07227 rab {rab}: – many, great, much, captain, more, long, enough, multitude, mighty, greater, greatly, 1a) much 1b) many 1c) abounding in 1d) more numerous than 1e) abundant, enough 1f) great 1g) strong 1h) greater than 1i) much, exceedingly

08415 t@howm {teh-home’} or t@hom {teh- home’}: – deep, depth, deep places 1) deep, depths, deep places, abyss, the deep, sea 1a) deep (of subterranean waters) 1b) deep, sea, abysses (of sea) 1c) primeval ocean, deep 1d) deep, depth (of river) 1e) abyss, the grave

This implies not only much water, but can also refer to many sources such as subterranean water and the oceans. The term ‘tehôm’ oc- curs in the Old Testament 35 times of which 21 of them are in the singular as in the usage in the Genesis flood story. In Genesis 1:2 the word ‘tehôm’ is used in the sense of the waters of the ocean and

this agrees with its usage in Psalm 104:6 and Amos 5:8

Thou coveredst it with the deep [tehôm] as [with] a garment: the waters stood above the mountains.

Psalm 104:6

[Seek Him] that maketh the seven stars and Orion, and turneth the shadow of death into the morning, and maketh the day dark with night: that calleth for the waters of the sea [yam], and poureth them out upon the face of the earth: The Lord [is] His name. Amos 5:8

As Gerhard Hasel points out,7 the word ‘tehôm’ also refers to subter- ranean waters in the Biblical narrative. In Deuteronomy 8:7 Moses describes the land Canaan as a land of water-brooks, fountains, and springs or ‘deeps’ (‘tehômôth) or a land watered by wells. In Psalm 74:15 we read:

Thou didst cleave [baqa] the fountain and the flood:

thou driedst up mighty rivers. Psalm 74:15

The Hebrew word baqa is defined in Strong’s concordance as:

01234 baqa‘ {baw-kah’}- cleave, …up, divide, rent,

… out, break through, rend, breach, asunder, hatch, brake, burst, cleft, break forth, pieces, tare, tear, win

  1. to split, cleave, break open, divide, break through, rip up, break up, tear 1a) (Qal) 1a1) to cleave, cleave open 1a2) to break through, break into 1b) (Niphal) 1b1) to be cleft, be rent open, be split open 1b2) to be broken into 1c) (Piel) 1c1) to cleave, cut to pieces, rend open 1c2) to break through, break down 1d) (Pual) 1d1) to be ripped open, be torn open 1d2) to

be rent 1d3) to be broken into 1e) (Hiphil) 1e1) to break into 1e2) to break through 1f) (Hophal) to be broken into 1g) (Hithpael) to burst (themselves) open, cleave asunder

According to the context in which the word is used in Psalm 74:15, this implies that God split open the earth so that waters could come forth to feed the rivers. The same word baqa is used for the splitting of the rock by Moses in Exodus 14:16. The use of the same word in Genesis 7:11 for ‘broken up’ thus seems likely to refer to the breaking up of the earth’s crust to allow subterranean water to burst forth. Accordingly, the sources of water for the flood seem to have come from waters above, subterranean waters and waters of the antediluvian seas, thus accounting for the vast quantities required for this catastrophic event which not only covered the antediluvian mountains but also destroyed all the animals that had lived on dry land before the flood.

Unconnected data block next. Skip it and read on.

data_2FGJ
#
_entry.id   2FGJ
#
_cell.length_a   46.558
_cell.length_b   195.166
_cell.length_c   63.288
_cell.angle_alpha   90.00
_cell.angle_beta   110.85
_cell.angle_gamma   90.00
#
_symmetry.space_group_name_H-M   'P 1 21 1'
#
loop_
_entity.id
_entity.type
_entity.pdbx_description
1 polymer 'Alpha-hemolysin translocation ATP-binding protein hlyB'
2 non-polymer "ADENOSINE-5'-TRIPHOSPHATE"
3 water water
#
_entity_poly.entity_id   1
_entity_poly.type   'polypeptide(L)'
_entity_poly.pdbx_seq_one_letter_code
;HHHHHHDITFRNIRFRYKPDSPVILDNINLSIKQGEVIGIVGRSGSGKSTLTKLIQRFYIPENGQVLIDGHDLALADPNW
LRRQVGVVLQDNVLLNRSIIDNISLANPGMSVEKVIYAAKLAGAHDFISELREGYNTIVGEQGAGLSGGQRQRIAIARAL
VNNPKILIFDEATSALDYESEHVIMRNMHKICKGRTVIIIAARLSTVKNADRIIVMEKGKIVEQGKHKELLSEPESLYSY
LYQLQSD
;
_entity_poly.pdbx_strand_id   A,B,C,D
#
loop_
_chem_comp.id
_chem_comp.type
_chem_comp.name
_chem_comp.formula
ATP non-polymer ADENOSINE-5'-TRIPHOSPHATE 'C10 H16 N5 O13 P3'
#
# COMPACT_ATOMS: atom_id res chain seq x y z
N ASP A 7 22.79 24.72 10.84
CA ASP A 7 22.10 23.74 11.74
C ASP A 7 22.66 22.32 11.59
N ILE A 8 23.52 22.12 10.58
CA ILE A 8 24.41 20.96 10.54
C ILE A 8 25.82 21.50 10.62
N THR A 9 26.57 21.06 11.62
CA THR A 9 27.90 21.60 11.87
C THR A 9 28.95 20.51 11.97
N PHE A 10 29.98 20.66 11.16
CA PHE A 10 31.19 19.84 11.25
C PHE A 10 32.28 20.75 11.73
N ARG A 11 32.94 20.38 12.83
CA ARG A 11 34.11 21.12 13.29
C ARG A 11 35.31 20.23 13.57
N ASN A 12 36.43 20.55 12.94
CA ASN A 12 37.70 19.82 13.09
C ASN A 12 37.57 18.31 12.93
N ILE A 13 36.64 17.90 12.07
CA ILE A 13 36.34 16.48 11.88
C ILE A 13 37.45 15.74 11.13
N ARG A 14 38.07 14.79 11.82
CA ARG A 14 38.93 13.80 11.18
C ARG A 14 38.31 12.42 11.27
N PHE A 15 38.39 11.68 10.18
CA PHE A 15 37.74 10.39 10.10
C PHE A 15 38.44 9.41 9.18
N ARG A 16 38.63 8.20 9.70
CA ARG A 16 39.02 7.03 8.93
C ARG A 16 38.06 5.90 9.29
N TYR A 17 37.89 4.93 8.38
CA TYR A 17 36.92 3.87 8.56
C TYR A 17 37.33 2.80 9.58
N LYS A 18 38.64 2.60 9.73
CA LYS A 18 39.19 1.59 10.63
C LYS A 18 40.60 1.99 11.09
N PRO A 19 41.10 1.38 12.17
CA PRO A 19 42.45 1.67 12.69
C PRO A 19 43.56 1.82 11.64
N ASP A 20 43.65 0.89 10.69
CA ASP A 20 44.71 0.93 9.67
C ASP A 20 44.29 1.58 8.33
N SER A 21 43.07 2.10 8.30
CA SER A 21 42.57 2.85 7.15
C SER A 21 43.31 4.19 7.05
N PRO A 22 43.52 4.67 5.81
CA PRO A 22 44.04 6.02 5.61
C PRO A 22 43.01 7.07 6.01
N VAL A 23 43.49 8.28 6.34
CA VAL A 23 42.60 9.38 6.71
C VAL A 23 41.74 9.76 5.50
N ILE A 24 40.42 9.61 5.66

And the waters prevailed, and were increased greatly upon the earth; and the ark went upon the face of the waters. And the waters prevailed exceedingly upon the earth; and all the high hills, that [were] under the whole heaven, were covered. Fifteen cubits upward did the waters prevail; and the mountains were covered. And all flesh died that moved upon the earth, both of fowl, and of cattle, and of beast, and of every creeping thing that creepeth upon the earth, and every man: All in whose nostrils was the breath of life, of all that was in the dry [land], died. Genesis 7:18-22

The New Testament describes the same events, and in Matthew 24 and Luke 17, Jesus Christ also refers to the flood as a literal event, which destroyed all mankind excepting those on the

ark. The apostle Peter also refers to the flood as a literal event.

For as in the days that were before the flood they were eating and drinking, marrying and giving in marriage, until the day that Noe entered into the ark, And knew not until the flood came, and took them all away; so shall also the coming of the Son of man be. Matthew 24:38,39

And spared not the old world, but saved Noah the eighth person, a preacher of righteousness, bringing in the flood upon the world of the ungodly. 2 Peter 2:5